What can impact job seekers learn from the evolution of the CSO?

by Shannon Houde

A new report released by the Weinreb Group last month explains how the CSO role has matured and grown in the past three years. CSOs have a lot to teach aspiring sustainability professionals about successful impact leadership.

“Telling our story is an important pillar of our sustainability strategy.”
–BEA PEREZ, Coca-Cola, CSO Backstory II

This October, Walk of Life’s recruiting partner, the Weinreb Group, released an updated version of their 2011 report analyzing the role of the corporate Chief Sustainability Office (CSO). highlights five main shifts “which showcase the ways in which the CSO role has matured, evolved, or shown renewed emphasis over the past three years.” Drawing on interview data from 36 CSOs, the report concludes that corporate sustainability is here to stay. Not only that, but the issue has expanded into the mainstream strategies of many of the largest companies in existence.


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What does this mean for impact job seekers and aspiring sustainability professionals?

As the report mentions, the majority of CSOs are promoted from within, after an average of 10 years with the company (but down from 16 years in the prior report). This is not surprising as there is an uptrend in sustainability positions across the board being filled internally. Companies want people in these roles to know the ins and outs of their offering, understand the competitive landscape, and have established relationships and networks within their stakeholders and across their sector.

So, if you aspire to a title of this ilk down the road, make sure to be smart and strategic about your long game. It’s great to be passionate about these issues, but you need to back up that ‘fire in your belly’ with a winning combination of hard and soft skills that demonstrate your ability to chart new territory in this undefined and evolving landscape. I mention this because when you unpack the key shifts mentioned in Weinreb’s report, each one tells us something about the skills, traits and values of great sustainability leaders. Take note.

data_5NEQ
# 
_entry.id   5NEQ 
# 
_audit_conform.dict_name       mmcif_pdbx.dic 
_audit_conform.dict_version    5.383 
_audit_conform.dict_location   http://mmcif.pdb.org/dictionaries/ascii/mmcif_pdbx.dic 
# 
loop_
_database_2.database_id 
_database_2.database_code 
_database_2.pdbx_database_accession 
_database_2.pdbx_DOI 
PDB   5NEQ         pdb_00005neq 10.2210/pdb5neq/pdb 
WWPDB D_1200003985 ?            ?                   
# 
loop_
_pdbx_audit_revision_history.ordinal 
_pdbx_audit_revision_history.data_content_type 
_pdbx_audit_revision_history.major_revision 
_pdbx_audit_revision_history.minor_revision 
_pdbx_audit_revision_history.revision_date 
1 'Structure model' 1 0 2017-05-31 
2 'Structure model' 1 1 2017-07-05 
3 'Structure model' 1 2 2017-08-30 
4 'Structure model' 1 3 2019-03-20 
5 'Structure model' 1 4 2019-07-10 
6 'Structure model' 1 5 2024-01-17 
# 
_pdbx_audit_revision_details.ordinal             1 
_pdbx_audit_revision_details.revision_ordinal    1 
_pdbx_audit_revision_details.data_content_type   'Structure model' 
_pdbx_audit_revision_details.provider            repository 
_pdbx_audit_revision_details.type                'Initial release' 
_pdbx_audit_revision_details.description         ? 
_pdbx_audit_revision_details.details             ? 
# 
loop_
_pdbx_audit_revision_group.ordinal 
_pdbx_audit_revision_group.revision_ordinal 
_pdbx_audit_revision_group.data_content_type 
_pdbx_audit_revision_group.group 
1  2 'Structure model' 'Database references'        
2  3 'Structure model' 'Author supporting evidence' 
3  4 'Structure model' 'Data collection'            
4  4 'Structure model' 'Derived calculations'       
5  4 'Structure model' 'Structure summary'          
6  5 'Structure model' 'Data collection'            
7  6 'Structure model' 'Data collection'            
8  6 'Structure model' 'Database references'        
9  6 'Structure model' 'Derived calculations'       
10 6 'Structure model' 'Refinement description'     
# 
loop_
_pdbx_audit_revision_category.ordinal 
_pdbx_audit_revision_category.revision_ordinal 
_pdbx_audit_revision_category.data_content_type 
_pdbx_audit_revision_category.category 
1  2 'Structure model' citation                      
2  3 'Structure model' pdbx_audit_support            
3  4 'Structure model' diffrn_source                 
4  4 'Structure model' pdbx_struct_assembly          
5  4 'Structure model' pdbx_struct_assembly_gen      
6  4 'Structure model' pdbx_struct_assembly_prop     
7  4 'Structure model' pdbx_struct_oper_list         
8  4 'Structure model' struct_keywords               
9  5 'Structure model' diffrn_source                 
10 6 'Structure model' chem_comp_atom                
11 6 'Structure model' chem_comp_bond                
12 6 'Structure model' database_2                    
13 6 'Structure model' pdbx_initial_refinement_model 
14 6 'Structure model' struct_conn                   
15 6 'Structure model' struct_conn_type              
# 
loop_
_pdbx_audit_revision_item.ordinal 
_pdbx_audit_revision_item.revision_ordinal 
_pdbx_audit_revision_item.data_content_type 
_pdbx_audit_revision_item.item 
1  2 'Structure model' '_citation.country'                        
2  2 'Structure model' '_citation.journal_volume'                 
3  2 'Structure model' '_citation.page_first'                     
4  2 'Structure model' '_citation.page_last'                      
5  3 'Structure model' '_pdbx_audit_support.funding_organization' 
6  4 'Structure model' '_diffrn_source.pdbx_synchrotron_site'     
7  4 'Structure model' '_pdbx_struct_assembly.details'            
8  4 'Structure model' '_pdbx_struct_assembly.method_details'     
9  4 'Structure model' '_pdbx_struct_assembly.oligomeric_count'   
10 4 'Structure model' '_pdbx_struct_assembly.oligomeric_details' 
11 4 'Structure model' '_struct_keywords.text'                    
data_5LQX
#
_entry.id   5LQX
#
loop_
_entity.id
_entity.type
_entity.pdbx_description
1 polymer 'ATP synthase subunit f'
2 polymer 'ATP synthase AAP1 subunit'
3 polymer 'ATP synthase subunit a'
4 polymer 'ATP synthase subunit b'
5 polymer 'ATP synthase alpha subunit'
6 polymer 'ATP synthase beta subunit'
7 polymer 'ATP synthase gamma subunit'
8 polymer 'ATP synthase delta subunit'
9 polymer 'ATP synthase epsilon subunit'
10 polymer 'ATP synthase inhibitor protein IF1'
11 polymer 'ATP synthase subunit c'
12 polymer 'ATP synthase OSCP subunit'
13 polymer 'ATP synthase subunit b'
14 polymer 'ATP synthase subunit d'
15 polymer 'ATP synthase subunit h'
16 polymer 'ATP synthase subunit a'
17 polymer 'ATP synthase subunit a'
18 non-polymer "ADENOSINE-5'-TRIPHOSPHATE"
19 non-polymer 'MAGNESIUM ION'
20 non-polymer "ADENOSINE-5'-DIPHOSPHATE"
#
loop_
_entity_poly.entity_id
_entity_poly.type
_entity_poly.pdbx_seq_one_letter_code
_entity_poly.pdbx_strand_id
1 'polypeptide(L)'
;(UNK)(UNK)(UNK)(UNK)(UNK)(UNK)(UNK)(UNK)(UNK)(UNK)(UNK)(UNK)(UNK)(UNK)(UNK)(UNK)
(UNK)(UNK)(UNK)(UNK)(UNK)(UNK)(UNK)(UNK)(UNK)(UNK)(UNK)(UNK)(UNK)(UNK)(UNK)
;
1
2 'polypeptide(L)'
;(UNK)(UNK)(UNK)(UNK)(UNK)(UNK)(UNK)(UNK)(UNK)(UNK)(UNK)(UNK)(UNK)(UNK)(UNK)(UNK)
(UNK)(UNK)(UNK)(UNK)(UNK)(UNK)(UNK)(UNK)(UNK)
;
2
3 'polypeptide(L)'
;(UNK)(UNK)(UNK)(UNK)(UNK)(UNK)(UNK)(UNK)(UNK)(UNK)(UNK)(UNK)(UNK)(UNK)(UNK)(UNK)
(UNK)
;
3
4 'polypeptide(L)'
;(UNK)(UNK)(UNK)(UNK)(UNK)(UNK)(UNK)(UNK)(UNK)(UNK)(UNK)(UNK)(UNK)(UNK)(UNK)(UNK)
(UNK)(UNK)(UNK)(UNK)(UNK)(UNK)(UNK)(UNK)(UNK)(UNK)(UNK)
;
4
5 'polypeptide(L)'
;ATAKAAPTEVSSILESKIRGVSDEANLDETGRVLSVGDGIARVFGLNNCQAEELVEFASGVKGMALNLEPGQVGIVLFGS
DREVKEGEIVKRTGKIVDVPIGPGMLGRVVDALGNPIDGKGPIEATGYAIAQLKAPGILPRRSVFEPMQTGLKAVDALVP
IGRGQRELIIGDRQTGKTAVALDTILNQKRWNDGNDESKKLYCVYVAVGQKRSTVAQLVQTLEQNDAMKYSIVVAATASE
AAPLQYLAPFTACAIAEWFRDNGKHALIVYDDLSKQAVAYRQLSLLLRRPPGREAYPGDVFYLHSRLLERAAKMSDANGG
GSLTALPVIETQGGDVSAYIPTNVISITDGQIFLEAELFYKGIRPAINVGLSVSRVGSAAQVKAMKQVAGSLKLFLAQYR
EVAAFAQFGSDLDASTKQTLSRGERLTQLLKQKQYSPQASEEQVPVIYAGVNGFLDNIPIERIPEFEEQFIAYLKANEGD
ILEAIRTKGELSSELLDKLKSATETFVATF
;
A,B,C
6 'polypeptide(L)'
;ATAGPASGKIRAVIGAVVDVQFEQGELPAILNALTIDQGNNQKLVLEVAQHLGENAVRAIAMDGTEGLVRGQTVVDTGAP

1. Collective benefit: “The role of the CSO has transitioned from a focus on the tactical implementation of environmental and social initiatives toward an emphasis on delivering benefit for stakeholders and shareholders simultaneously.”Translation: Sustainability professionals need to be able to make the business case for change and measure the value of it in financial terms.

    Skill: Measure and communicate value

  2. Innovation: “Thinking beyond incremental improvements CSOs are spearheading innovation in order to meet the need for sustainably designed products and processes that meet radically different criteria.”Translation: Sustainability professionals need to be able to integrate CSR into other departments’ agendas.

    Skill: Persuasive bridge building cross-functionally

  3. Stakeholder signaling: “CSOs are actively engaged in signaling the company’s commitment to sustainability across multiple channels. Communication of the sustainability agenda to external stakeholders such as customers and the media, as well as internal stakeholders such as employees, is a critical responsibility of the CSO.”Translation: Sustainability professionals need to be able to communicate values, priorities and progress against targets.

    Skill: Storytelling

  4. Access: “Regardless of its hierarchical position, the CSO role touches the business at all levels and works across organizational pillars. The CSO moves seamlessly from collaborating with employees across the business to influencing the company’s core vision and strategy.”Translation: Sustainability professionals need to be able to see the whole picture.

    Skill: Peripheral vision

  5. A team sport: “The success of the CSO hinges upon the careful orchestration and engagement of multiple teams throughout the organization. By embedding sustainability into all corners of the business, the CSO empowers business leaders to own the company’s sustainability achievements.”Translation: Sustainability professionals need to empower others.

    Skill: Empathy

If you are a CSO or an aspiring CSO let us help you up your game and drive change from within and across your organisation. With more than 10 years advising senior leaders on sustainability and talent, our Executive Coaching service supports practitioners to influence and persuade without authority or budget and to measure the value of sustainability for business. Contact us today to learn more above executive coaching. You can also visit our brand new coaching shop for more information.

Photo from CSO Backstory II


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